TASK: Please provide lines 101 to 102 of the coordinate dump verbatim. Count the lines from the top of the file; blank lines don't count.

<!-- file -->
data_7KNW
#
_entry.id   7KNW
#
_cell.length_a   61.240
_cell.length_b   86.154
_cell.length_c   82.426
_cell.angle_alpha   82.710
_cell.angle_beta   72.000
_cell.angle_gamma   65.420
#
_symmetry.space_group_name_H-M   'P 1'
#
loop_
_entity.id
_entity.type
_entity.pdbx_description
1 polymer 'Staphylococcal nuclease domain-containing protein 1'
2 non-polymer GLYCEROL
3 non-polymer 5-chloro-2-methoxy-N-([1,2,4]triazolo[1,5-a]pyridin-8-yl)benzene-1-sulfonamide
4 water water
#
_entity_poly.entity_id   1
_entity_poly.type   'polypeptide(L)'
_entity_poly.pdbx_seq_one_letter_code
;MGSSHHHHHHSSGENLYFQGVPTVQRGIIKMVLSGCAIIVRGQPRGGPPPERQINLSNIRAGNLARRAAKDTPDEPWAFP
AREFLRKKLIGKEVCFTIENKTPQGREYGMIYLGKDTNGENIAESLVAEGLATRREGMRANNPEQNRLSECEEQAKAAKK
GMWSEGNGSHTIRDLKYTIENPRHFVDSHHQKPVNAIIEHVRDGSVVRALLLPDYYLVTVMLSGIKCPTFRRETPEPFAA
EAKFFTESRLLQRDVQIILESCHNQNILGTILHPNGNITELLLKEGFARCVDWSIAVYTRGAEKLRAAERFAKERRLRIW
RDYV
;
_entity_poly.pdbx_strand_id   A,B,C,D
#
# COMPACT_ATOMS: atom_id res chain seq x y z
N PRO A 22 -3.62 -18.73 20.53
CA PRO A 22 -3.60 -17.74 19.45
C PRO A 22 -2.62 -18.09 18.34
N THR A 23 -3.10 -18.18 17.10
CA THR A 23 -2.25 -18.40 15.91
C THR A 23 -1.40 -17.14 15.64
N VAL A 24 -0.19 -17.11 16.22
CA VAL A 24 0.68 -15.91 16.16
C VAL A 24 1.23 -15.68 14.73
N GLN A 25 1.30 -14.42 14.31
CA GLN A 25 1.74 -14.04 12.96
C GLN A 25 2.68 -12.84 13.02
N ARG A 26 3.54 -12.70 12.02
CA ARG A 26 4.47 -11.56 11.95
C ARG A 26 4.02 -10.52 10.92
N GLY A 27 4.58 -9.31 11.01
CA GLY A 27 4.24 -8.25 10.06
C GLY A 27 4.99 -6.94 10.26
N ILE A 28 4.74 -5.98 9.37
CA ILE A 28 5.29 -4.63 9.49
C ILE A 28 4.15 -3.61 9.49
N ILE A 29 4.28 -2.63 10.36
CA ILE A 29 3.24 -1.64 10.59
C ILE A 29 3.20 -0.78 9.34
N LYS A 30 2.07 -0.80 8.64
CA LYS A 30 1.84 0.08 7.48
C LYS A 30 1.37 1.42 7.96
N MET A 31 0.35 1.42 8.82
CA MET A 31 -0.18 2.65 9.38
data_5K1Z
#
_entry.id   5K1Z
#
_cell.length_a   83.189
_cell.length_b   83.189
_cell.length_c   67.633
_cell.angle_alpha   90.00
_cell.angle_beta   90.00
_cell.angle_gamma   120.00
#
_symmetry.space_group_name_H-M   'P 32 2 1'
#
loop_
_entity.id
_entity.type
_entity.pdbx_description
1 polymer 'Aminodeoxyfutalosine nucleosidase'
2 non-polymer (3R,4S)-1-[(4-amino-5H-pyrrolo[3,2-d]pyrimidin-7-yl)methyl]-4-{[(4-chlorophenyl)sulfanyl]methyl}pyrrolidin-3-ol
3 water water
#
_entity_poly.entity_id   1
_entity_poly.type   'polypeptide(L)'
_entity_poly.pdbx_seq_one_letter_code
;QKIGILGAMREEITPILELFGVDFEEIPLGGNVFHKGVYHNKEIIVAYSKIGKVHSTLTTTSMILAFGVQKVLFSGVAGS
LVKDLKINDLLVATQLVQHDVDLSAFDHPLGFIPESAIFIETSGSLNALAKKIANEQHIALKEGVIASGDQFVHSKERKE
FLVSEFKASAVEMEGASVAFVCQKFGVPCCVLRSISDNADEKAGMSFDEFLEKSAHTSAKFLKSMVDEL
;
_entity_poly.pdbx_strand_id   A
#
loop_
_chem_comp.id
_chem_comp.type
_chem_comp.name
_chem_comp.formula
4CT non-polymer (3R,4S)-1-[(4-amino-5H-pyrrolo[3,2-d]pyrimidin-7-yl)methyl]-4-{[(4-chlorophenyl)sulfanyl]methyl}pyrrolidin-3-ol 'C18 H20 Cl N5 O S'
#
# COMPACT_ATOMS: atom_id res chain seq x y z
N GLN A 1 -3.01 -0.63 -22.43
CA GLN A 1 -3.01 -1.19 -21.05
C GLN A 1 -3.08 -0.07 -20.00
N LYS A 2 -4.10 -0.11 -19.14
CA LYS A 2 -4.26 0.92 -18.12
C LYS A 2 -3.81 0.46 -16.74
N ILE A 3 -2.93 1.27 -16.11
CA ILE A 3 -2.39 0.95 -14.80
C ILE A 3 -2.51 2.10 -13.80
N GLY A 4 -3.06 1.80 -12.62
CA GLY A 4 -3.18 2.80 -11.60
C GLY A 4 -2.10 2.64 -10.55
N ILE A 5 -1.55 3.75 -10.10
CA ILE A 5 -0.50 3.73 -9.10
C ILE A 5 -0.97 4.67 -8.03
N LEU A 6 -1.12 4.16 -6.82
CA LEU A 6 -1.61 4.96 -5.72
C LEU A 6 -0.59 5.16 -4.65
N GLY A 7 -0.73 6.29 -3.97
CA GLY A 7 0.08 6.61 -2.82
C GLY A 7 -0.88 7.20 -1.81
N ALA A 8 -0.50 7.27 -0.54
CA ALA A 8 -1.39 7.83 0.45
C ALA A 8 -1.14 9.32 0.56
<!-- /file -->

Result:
# COMPACT_ATOMS: atom_id res chain seq x y z
N GLN A 1 -3.01 -0.63 -22.43